However we went through episodes of severe blind running, senseless howling of ?grief, ?confusion ?brain irritation… (Spencer made noises (and contorted convulsive posturing) that Steven Spielberg would envy to use in his horror movies. One night Spencer was running blindly and howling like he’d been speared – I picked him up and he continued to run – air paddling, and howling for over an hour).
Spencer became ravenously/dangerously hungry, his social being declined to primate, he became aloof to the point of environmentally vulnerable, from a few hours to a few days.
These severe post ictal episodes usually escalated with cluster events or during periods of illness where the epilepsy got out of control. (Here I can recall that a cluster always necessitated a vet review and on occasions an underlying illness was revealed through a thorough vet exam, where there were no earlier evidence was manifest). Also, the worse the cluster (necessitating more breakthrough medication), the post ictal period was more prolonged, variable & unpredictable so being more grievous and difficult to manage. Nothing was predictable.

“Is it normal for a medication to completely change the way your dog seizes?”

I too watched this happen over the years. I can’t answer your question but I wonder and comment: ‘is it the chicken or the egg!?’
1) I wonder what would happen if our dogs went untreated – would this disease quickly escalate to a terminal event where we would see ever worsening seizures and post ictal to the point of death?
2) The various medications do work in various ways so yes; it is likely that different medications will – when a new seizure strikes through cause/allow the body to respond in a different way subject to that medication’s mode of action.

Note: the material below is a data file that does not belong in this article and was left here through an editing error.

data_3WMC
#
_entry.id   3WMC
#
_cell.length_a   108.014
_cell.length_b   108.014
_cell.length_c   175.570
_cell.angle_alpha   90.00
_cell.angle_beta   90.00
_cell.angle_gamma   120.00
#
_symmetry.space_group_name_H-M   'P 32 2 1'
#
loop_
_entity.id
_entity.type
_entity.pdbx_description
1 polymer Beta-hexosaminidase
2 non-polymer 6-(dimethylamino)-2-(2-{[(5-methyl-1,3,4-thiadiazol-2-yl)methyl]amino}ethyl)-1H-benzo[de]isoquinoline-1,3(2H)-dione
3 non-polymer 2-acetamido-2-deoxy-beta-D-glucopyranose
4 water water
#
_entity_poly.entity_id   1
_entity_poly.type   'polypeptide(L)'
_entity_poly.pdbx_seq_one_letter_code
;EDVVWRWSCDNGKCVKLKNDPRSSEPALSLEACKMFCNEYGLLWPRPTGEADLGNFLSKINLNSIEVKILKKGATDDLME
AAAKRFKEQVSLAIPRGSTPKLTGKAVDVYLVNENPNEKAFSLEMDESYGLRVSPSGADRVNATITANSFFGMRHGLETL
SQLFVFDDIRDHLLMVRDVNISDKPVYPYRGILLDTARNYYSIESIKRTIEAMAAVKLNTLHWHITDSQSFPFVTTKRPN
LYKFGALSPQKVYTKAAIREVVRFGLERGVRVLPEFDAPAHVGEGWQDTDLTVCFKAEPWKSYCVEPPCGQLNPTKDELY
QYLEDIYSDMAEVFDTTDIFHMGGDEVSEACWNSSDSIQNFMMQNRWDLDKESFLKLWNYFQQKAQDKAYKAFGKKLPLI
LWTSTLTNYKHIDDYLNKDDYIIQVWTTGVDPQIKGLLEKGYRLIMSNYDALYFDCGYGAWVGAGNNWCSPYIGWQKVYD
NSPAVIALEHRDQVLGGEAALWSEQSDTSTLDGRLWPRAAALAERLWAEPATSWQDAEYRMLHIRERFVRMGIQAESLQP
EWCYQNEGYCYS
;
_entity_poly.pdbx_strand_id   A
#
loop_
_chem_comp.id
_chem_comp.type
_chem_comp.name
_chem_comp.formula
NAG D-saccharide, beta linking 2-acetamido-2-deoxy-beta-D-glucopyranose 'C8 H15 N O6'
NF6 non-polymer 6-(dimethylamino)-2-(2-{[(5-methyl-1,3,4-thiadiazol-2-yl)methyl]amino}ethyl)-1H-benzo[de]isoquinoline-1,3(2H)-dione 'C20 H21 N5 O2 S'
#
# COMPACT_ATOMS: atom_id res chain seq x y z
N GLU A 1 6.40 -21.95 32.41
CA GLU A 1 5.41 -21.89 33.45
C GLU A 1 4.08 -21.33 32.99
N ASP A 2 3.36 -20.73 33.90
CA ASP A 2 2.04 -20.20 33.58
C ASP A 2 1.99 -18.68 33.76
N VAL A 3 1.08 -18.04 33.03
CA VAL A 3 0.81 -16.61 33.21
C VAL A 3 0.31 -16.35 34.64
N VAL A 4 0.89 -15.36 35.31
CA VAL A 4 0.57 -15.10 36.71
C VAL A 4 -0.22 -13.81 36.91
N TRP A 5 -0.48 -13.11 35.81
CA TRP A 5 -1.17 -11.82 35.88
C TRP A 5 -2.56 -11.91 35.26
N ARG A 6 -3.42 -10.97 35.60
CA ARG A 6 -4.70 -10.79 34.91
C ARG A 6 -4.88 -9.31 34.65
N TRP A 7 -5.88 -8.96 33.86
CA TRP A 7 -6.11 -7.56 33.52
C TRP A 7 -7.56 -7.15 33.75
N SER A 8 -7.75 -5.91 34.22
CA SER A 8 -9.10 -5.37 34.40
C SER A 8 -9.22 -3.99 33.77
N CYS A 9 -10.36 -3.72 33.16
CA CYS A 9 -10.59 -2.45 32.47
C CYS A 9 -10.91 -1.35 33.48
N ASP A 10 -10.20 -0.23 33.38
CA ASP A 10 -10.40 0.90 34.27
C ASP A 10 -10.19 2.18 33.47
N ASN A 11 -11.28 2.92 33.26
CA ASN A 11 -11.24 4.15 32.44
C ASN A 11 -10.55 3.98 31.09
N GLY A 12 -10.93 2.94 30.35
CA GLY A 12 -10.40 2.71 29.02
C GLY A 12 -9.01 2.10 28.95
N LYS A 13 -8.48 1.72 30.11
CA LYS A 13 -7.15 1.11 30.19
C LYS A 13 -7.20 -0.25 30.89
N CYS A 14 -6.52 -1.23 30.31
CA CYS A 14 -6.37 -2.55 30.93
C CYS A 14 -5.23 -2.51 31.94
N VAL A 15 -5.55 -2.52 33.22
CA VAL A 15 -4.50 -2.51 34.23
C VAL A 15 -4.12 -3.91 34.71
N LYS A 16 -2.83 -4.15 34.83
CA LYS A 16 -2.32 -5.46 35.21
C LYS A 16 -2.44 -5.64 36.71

3) It is so often shown on this forum that each epi-dog is an individual. They manifest different seizure & post ictal activity, and they respond (or do not respond) differently to different medications.
4) Given the evidence that this disease is progressive (and yes, we merely chased this disease in Spencer for 7+ years and never controlled it) I suspect that when a drug does not work/stops working effectively, maybe the disease is progressing and will manifest differently anyway. When we add another drug, maybe the body responds differently – subject to the disease progress and the new medication’s mode of action on the body.
Sadly it is not predictable and you (each individual member here/with your individual vets) will need to treat your dog individually for what you have there & then.

We reached the point where we had trialed all of the drugs available to us and had reached a safe max level on those that did work somewhat, knowing that every two to four weeks we’d get a breakthrough grand mal. Our plan became to hit that first grand mal hard to prevent a second, to prevent any kindling and reduce the chance of clustering. Our post ictal became mostly slight and short, followed by about four days of heavier sedation and then we’d resume our new run of ‘normal epi-dog life’ (watching carefully for any signs of irritability, precursor or trigger).

I don’t know if I have answered your question, but hopefully maybe offered a little better understanding of how much we don’t know about this disease.

If Hal’s liver enzymes are still up, try adding some Milk Thistle – discuss this with your vet.

I wish you and Hal ‘all the best’ and I will keep you in my prayers. Stay strong and be patient with Hal.

Regards, Trevor.
In memory of Spencer 7-12-2005 – 22-8-2017
Grateful for the good days, weeks (months).